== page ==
THE AUSTRALIAN BOAB TREE

Bangkok, 11 June 2016

One of the first things which struck me as my wife and I started our tour of the Kimberley in Australia was the presence of this tree, which we frequently saw, both in leaf
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and bare
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and many of them with fruit.

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I kept saying, “Aren’t those baobab trees?” For they looked amazingly like African baobabs.
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Well, the fact is, they are baobabs (although Australians insist on calling them boabs). These trees are to be found in sub-Saharan Africa (two species) as well as in Madagascar (six species, of which these, subjects of a previous post of mine, are magnificent specimens)
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and there is this one species in Australia – actually, the tree is found only in the Kimberley and nowhere else in Australia.

How did the baobab tree end up in the Kimberley? I mean, it’s quite some distance, some 8,000 km to be precise, between the east coast of Africa and the west coast of Australia.

A first hypothesis was that this was a left-over from the break-up hundreds of millions of years ago of the supercontinent Gondwana into its constituent pieces of South America, Africa and Madagascar, Antarctica, India, and Australia
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which then proceeded, through continental drift, to arrive where they are now. The ancestors of the baobab had existed on Gondwana, so the thinking went, and were carried along for the ride on the drifting continents.

Apart from the fact that this hypothesis doesn’t explain why there aren’t baobabs in India or South America, modern DNA analysis has nixed it. Comparison of DNAs has shown that the African and Australian varieties of the baobab separated a “mere” 100,000 years or so ago, when (by my calculation) Africa and Australia were 7 km closer (continental plates drift slowly).

So how did the baobab make it to Australia?

Well, the next most obvious hypothesis is that an African baobab nut or two (of which the smiling ladies in the photo above are holding a basketful) was carried out to sea and then carried along by surface currents to its new home in Northwestern Australia. But the experts are hesitant, and I understand why. A study of this map of surface currents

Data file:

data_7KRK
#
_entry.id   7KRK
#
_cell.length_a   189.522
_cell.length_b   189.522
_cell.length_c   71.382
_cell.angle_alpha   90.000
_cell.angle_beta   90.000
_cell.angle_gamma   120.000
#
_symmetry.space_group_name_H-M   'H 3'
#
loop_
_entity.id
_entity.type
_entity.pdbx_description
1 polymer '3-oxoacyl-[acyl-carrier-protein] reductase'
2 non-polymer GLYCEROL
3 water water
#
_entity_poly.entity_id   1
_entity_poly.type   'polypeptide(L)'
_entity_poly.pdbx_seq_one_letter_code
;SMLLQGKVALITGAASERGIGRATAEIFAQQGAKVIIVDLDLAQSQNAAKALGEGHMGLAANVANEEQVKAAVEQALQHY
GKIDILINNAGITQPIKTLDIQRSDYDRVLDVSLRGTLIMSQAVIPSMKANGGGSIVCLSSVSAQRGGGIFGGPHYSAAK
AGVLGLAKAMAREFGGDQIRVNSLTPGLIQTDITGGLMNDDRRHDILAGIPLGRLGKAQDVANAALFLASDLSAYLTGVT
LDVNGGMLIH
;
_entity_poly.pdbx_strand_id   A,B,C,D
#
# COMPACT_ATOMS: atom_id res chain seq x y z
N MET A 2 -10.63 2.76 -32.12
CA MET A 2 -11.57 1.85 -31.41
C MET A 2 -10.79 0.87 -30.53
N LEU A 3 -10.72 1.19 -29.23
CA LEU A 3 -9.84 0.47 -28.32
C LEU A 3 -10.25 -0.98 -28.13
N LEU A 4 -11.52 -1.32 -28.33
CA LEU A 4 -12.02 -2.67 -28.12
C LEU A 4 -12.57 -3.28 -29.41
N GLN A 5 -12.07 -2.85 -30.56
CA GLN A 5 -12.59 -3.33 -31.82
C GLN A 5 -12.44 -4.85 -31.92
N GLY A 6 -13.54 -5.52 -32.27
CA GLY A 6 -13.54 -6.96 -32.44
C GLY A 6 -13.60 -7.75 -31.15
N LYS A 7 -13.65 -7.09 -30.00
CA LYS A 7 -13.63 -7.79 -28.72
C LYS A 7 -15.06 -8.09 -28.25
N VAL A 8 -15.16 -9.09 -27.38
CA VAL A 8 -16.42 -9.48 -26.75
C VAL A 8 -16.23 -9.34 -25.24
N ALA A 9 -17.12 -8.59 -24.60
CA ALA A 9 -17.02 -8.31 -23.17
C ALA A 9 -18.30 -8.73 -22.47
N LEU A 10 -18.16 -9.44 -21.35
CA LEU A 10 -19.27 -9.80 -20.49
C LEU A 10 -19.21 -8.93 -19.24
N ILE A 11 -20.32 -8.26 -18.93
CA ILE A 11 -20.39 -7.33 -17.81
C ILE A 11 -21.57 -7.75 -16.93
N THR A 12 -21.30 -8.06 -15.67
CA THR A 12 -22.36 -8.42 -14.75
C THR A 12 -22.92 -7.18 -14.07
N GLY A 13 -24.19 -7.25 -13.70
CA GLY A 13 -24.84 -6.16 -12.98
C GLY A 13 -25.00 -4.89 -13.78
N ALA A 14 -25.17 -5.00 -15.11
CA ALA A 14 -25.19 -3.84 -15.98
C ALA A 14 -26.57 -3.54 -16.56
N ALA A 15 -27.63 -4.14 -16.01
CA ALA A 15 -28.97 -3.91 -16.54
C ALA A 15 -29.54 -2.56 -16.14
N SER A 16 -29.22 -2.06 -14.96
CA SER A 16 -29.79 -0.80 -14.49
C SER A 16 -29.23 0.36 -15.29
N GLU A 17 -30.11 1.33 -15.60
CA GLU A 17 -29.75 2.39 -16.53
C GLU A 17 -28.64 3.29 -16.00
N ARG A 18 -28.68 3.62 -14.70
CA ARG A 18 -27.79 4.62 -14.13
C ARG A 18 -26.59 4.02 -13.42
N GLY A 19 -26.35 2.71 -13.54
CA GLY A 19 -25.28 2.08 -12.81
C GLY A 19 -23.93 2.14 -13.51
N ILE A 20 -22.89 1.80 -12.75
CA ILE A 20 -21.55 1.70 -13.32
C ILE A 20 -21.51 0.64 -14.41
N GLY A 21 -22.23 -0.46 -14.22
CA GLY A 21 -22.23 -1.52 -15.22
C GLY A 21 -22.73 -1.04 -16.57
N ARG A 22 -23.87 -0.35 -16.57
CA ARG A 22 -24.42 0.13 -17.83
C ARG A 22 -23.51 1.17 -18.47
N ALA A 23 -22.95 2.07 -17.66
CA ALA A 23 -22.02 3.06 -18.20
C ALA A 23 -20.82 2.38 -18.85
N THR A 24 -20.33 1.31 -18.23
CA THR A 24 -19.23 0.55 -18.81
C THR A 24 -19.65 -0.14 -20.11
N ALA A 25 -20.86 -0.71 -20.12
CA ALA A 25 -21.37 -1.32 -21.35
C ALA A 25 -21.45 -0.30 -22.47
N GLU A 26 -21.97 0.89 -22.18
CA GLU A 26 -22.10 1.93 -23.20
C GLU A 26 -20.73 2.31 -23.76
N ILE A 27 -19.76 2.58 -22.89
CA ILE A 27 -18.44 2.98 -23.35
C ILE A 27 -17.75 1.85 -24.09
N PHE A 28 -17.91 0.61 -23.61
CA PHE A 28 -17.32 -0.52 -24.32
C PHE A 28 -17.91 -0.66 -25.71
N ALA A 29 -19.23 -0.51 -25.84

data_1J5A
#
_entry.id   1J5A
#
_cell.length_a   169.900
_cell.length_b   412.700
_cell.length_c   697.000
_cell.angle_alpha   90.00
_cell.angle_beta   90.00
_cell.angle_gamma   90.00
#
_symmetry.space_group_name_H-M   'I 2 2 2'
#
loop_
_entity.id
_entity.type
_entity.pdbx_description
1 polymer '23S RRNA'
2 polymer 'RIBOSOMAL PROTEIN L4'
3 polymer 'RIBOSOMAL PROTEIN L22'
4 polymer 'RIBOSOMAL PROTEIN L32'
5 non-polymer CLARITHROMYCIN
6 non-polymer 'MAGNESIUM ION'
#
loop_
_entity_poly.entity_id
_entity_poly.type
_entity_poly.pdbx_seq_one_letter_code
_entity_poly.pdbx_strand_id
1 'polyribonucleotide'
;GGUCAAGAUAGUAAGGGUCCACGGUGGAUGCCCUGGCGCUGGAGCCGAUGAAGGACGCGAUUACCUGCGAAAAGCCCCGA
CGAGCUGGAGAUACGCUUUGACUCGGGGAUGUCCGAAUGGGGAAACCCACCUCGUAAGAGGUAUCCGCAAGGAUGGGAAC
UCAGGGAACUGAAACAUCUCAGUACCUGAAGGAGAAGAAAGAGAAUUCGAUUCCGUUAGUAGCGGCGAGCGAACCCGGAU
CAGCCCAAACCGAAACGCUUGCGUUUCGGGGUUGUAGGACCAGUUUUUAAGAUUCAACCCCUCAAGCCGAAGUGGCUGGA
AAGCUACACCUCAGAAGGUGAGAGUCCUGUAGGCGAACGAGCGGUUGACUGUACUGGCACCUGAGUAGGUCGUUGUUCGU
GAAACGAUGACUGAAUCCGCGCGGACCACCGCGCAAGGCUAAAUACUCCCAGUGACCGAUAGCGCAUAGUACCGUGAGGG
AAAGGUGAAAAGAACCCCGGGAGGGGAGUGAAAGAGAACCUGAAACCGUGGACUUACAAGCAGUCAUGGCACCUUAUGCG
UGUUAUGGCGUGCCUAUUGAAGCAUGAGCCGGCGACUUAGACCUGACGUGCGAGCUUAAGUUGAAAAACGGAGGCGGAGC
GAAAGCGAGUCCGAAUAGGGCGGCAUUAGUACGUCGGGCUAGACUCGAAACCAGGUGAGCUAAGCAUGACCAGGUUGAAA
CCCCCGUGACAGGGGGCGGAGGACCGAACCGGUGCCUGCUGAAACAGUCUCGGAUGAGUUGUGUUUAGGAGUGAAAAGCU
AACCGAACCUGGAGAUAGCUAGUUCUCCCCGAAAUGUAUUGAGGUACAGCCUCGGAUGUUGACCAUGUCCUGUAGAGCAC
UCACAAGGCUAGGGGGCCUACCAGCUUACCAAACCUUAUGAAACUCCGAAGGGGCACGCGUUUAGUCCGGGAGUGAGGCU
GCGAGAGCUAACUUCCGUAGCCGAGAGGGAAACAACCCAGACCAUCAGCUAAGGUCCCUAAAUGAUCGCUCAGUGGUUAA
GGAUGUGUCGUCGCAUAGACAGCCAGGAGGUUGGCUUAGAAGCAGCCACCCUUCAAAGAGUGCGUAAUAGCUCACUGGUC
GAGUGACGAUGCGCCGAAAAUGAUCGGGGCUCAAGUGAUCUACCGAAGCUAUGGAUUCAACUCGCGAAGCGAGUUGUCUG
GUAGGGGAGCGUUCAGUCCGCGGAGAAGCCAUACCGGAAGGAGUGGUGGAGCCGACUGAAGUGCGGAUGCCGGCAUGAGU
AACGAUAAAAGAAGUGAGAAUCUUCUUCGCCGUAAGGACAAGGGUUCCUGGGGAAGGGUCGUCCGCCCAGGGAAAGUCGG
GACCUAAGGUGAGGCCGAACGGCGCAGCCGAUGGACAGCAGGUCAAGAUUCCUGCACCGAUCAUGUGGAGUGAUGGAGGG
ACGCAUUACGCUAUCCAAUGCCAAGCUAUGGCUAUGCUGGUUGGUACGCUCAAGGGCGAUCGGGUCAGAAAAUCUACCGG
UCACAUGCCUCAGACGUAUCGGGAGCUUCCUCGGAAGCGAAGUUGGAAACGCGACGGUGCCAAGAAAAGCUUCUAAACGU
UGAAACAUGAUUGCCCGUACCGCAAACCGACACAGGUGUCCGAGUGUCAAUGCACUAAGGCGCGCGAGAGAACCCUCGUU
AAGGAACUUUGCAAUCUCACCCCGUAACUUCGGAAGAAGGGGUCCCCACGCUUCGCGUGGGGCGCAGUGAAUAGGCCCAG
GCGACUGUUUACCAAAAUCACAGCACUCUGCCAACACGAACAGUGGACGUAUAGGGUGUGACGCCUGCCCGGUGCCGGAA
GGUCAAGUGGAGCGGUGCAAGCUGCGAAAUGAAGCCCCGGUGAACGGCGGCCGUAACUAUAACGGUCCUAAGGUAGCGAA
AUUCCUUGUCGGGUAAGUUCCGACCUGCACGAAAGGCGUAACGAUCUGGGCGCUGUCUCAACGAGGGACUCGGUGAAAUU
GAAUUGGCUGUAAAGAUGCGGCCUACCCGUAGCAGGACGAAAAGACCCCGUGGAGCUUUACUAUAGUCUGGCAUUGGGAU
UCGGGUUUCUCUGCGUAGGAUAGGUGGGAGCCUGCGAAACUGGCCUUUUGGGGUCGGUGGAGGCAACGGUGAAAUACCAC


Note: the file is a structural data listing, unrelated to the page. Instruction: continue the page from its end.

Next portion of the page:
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shows that to make it to the Kimberley region, a nut would have had to fall into the Somali current and been carried northward, then it would have had to get taken eastward by the northern branch of the Indian Ocean’s Equatorial current, all the way to the island of Sumatra. At that point, our bobbing baobab nut would have had to hug the southern coastlines of Sumatra and Java, to then, somewhere around Bali or Timor, change course, coming southward and westward, finally making a landing in the Kimberley. As the sad fate of the Malaysian flight MH370 has shown, anything floating further south in the Indian Ocean would tend to be carried westward rather than eastward. The map below is a computer-generated estimate of where debris of the plane could have drifted from the original hypothesized crash point (the square point on the border of the blue area); the red area is where debris might have been 18 to 24 months after the crash.
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If this ocean voyage of the baobab nut occurred at all, it would have taken place during the last ice age. This started 110,000 years ago, which is pretty much when the two baobab lines separated, and finished 12,000 years ago. Among other things, the ice age caused sea levels to drop, which modified coastlines in certain parts of the world. In turn, these modifications could have affected the direction of surface currents. So to be really correct, one should look at a map of someone’s best guess of surface ocean currents during the ice age. Unfortunately, I didn’t come across any such map. This map, however, shows where the coastlines were at the time.

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It seems there were no big changes in the area we’re interested in except around the islands of Indonesia and New Guinea, where the lower sea levels connected up a lot of the islands (and, en passant, made that last hop of human beings into Australia 50,000 or so years ago a good deal easier). I’m no ocean currentologist, but I rather think that the blocking up of the straits between these islands might actually have made the last leg of the baobab nut’s journey, that right turn from Bali to Australia, somewhat easier.